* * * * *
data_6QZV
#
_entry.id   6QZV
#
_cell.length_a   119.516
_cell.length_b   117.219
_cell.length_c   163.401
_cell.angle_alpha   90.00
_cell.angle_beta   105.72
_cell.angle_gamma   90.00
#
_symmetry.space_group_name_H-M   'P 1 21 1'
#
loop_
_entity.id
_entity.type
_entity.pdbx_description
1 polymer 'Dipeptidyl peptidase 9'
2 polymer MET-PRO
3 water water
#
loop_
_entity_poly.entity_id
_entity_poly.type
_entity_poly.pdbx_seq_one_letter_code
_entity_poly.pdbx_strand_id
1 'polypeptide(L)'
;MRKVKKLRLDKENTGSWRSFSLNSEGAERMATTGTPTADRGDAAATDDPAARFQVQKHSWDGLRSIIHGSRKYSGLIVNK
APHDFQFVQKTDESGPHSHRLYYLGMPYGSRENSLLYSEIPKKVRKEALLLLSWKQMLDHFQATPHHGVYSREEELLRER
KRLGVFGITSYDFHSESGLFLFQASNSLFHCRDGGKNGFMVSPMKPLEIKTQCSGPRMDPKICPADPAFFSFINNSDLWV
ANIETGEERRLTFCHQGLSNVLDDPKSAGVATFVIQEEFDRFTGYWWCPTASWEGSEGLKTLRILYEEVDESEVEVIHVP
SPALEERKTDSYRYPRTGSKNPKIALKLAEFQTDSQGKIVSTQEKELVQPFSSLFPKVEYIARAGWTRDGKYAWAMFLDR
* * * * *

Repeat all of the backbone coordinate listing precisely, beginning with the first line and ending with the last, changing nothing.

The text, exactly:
data_6QZV
#
_entry.id   6QZV
#
_cell.length_a   119.516
_cell.length_b   117.219
_cell.length_c   163.401
_cell.angle_alpha   90.00
_cell.angle_beta   105.72
_cell.angle_gamma   90.00
#
_symmetry.space_group_name_H-M   'P 1 21 1'
#
loop_
_entity.id
_entity.type
_entity.pdbx_description
1 polymer 'Dipeptidyl peptidase 9'
2 polymer MET-PRO
3 water water
#
loop_
_entity_poly.entity_id
_entity_poly.type
_entity_poly.pdbx_seq_one_letter_code
_entity_poly.pdbx_strand_id
1 'polypeptide(L)'
;MRKVKKLRLDKENTGSWRSFSLNSEGAERMATTGTPTADRGDAAATDDPAARFQVQKHSWDGLRSIIHGSRKYSGLIVNK
APHDFQFVQKTDESGPHSHRLYYLGMPYGSRENSLLYSEIPKKVRKEALLLLSWKQMLDHFQATPHHGVYSREEELLRER
KRLGVFGITSYDFHSESGLFLFQASNSLFHCRDGGKNGFMVSPMKPLEIKTQCSGPRMDPKICPADPAFFSFINNSDLWV
ANIETGEERRLTFCHQGLSNVLDDPKSAGVATFVIQEEFDRFTGYWWCPTASWEGSEGLKTLRILYEEVDESEVEVIHVP
SPALEERKTDSYRYPRTGSKNPKIALKLAEFQTDSQGKIVSTQEKELVQPFSSLFPKVEYIARAGWTRDGKYAWAMFLDR